Posts Tagged ‘The Wicker Man; The Final Cut’

Something of a charming tradition is beginning to develop at the Phoenix Picturehouse in Oxford – towards the end of October last year, the cinema hosted a personal appearance by the director Robin Hardy along with a showing of his most recent film, The Wicker Tree. This year, Hardy was not present in person, but – one is tempted to say – more than making up for this is the appearance of a welcome re-release for a restored print of the director’s 1973 masterpiece, The Wicker Man.


This is not the first time I have written about Hardy or The Wicker Man, and apologies to long-term readers who may be experiencing a disagreeable sense of having been here before several times. But look on the bright side: I wasn’t able to get tickets to a recent showing of Singalonga Wicker Man, rather to my regret, so the world was spared my thoughts on that particular extravaganza (Hardy was going to be present for that one; God knows what he made of it all).

Hardy’s film is justly celebrated, and – as mentioned – I have already reviewed the original 1973 cut of the film. The version showing at the Phoenix this week makes no substantial changes to the story. As ever, it concerns Howie (Edward Woodward), a fiercely devout, somewhat pompous and rather self-righteous policeman called to a remote Scottish island by a report of a missing child. He is appalled by what he sees as the licentiousness and degeneracy he sees everywhere amongst the islanders – they are pagans, and their community leader, Lord Summerisle (Christopher Lee – of course it’s Christopher Lee!) is very articulate in defence of their paganism. A series of clues leads Howie to develop a terrible suspicion as to the likely fate of the missing girl – a suspicion which proves to be very accurate, and yet at the same time wholly false in every important aspect…

This is, I think, the third version of The Wicker Man I have seen (and the second on the big screen). I recall another restoration broadcast on British TV at the end of 2001 which reinserted a number of scenes on the mainland featuring John Hallam’s scenes as a colleague of Howie’s. Those are missing from the Final Cut version, which begins with Howie attending a church service (this adds a welcome touch of ironic symmetry, as it means the film opens and closes with him singing the same hymn) – also gone, rather regrettably to my mind, is the tongue-in-cheek caption expressing gratitude to Lord Summerisle for allowing permission to film on his island.

The Final Cut is not substantially different to the original short version, which remains the iteration of the film most widely in circulation. The two main changes are the reinsertion of another musical number accompanying the initiation of a young islander, which brings forward the first appearance of Christopher Lee quite substantially and gives him a memorable speech about the virtuousness of animals as compared to humans, and the reorganisation of a number of scenes so Britt Ekland’s naked song-and-dance routine occurs at the end of the second act of the film rather than near the beginning. Believe it or not, this gives the thematic importance of the naked dancing rather more clarity and makes it feel less gratuitous (no matter what point in the film it’s moved to, though, it’s still odds-on that this is the moment at which an unsuspecting elderly relative will walk in while you’re watching the movie).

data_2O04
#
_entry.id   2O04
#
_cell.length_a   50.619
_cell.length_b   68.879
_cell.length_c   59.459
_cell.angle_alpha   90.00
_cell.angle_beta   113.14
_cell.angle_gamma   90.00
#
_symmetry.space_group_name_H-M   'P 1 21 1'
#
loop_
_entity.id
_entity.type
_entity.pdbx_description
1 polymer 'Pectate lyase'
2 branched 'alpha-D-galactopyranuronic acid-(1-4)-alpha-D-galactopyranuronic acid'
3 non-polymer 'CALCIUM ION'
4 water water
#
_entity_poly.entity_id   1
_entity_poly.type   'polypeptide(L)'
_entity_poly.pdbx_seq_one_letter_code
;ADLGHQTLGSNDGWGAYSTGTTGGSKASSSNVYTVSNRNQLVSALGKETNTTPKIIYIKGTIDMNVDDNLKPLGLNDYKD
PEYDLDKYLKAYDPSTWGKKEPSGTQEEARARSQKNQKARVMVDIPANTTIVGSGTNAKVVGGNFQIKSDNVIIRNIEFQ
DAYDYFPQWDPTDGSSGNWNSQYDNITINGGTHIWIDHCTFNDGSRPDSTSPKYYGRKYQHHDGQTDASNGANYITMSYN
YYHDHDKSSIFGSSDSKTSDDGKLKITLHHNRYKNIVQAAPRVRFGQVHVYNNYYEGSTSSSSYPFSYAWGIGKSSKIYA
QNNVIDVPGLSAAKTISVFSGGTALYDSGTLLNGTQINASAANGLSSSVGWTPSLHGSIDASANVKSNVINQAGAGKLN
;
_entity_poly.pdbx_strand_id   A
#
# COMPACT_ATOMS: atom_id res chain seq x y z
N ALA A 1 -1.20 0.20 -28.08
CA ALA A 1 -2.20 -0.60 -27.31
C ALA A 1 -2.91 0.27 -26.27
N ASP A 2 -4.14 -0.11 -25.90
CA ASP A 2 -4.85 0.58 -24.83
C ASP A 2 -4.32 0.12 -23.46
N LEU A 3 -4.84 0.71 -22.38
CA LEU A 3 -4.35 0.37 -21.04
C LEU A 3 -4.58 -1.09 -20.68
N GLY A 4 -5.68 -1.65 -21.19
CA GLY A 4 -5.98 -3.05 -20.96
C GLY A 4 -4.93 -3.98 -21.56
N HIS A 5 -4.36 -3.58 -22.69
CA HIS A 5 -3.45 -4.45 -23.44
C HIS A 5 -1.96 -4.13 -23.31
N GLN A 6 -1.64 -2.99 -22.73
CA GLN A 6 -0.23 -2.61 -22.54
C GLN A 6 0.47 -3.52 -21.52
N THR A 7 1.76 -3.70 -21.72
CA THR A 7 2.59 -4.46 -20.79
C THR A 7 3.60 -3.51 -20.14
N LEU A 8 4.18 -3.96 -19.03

The changes may be small, but they have a considerable effect on the impression made by the movie – it’s very difficult to summon up much enthusiasm for the short version once you’ve seen any other. What they reinforce, confirming that the makers of Singalonga Wicker Man have been rather astute, is just how crucial the music and the songs of the film are in creating a sense of the rich, bizarre, alien culture of the Summerisle people. This, I think, is where the film gets its eerie, peculiar power from – the queasy lurch one experiences upon the realisation that this society may look virtually indistinguishable from our own, but its ethics and principles and essential nature are something wholly different and – to an outsider – deeply disturbing.

Hardy’s achievement is partly in generating this sense of a real place, but also in treading an incredibly narrow tightrope. It becomes obvious quite early on that something is afoot amongst the islanders and that Howie is being led around by the nose – and given he’s so pompous, priggish, prudish, and inflexible, it would be all too easy for the audience to lose any sense of sympathy or identification with him. It’s to Hardy’s credit, and that of screenwriter Anthony Shaffer and (of course) Edward Woodward, that this never completely happens and Howie’s eventual tribulations retain their considerable power to disturb.

When I spoke to Robin Hardy last year he was rather dismissive of the various outlandish plans of Wicker enthusiasts to recover the rest of the original negative – digging up sections of the motorway for which it was used as landfill, for example – and so it may be that this really is the definitive version of the film available to us (if not necessarily the longest). Well, any version of The Wicker Man is an unquestionable masterpiece, it’s just a question of how flawed that masterpiece is. The Final Cut is the best version I’ve seen of one of my favourite movies: one to relish and revisit regularly – if not every Halloween, then certainly every May Day.

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